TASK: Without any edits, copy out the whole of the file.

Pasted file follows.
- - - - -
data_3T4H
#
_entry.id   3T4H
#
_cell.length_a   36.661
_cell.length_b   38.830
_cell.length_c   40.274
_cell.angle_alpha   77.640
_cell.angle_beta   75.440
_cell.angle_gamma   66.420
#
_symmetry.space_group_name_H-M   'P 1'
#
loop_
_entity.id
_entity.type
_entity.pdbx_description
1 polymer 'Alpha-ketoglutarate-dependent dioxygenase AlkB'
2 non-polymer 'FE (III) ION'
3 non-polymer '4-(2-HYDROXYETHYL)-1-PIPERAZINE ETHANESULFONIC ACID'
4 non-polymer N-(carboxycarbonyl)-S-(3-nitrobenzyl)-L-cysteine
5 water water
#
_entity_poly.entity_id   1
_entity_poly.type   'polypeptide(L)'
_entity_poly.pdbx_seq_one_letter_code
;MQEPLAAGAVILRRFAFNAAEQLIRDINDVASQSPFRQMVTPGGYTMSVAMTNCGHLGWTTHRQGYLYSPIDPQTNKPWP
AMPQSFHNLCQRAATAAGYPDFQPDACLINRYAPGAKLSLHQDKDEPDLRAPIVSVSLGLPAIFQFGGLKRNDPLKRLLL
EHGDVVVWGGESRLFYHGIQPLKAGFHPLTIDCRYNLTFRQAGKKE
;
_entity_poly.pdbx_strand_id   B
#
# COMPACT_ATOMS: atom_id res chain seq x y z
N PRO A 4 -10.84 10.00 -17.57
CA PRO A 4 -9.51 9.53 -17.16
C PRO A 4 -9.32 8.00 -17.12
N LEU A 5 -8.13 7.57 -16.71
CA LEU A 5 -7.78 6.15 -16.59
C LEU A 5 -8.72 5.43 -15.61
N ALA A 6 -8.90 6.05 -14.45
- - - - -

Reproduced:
data_3T4H
#
_entry.id   3T4H
#
_cell.length_a   36.661
_cell.length_b   38.830
_cell.length_c   40.274
_cell.angle_alpha   77.640
_cell.angle_beta   75.440
_cell.angle_gamma   66.420
#
_symmetry.space_group_name_H-M   'P 1'
#
loop_
_entity.id
_entity.type
_entity.pdbx_description
1 polymer 'Alpha-ketoglutarate-dependent dioxygenase AlkB'
2 non-polymer 'FE (III) ION'
3 non-polymer '4-(2-HYDROXYETHYL)-1-PIPERAZINE ETHANESULFONIC ACID'
4 non-polymer N-(carboxycarbonyl)-S-(3-nitrobenzyl)-L-cysteine
5 water water
#
_entity_poly.entity_id   1
_entity_poly.type   'polypeptide(L)'
_entity_poly.pdbx_seq_one_letter_code
;MQEPLAAGAVILRRFAFNAAEQLIRDINDVASQSPFRQMVTPGGYTMSVAMTNCGHLGWTTHRQGYLYSPIDPQTNKPWP
AMPQSFHNLCQRAATAAGYPDFQPDACLINRYAPGAKLSLHQDKDEPDLRAPIVSVSLGLPAIFQFGGLKRNDPLKRLLL
EHGDVVVWGGESRLFYHGIQPLKAGFHPLTIDCRYNLTFRQAGKKE
;
_entity_poly.pdbx_strand_id   B
#
# COMPACT_ATOMS: atom_id res chain seq x y z
N PRO A 4 -10.84 10.00 -17.57
CA PRO A 4 -9.51 9.53 -17.16
C PRO A 4 -9.32 8.00 -17.12
N LEU A 5 -8.13 7.57 -16.71
CA LEU A 5 -7.78 6.15 -16.59
C LEU A 5 -8.72 5.43 -15.61
N ALA A 6 -8.90 6.05 -14.45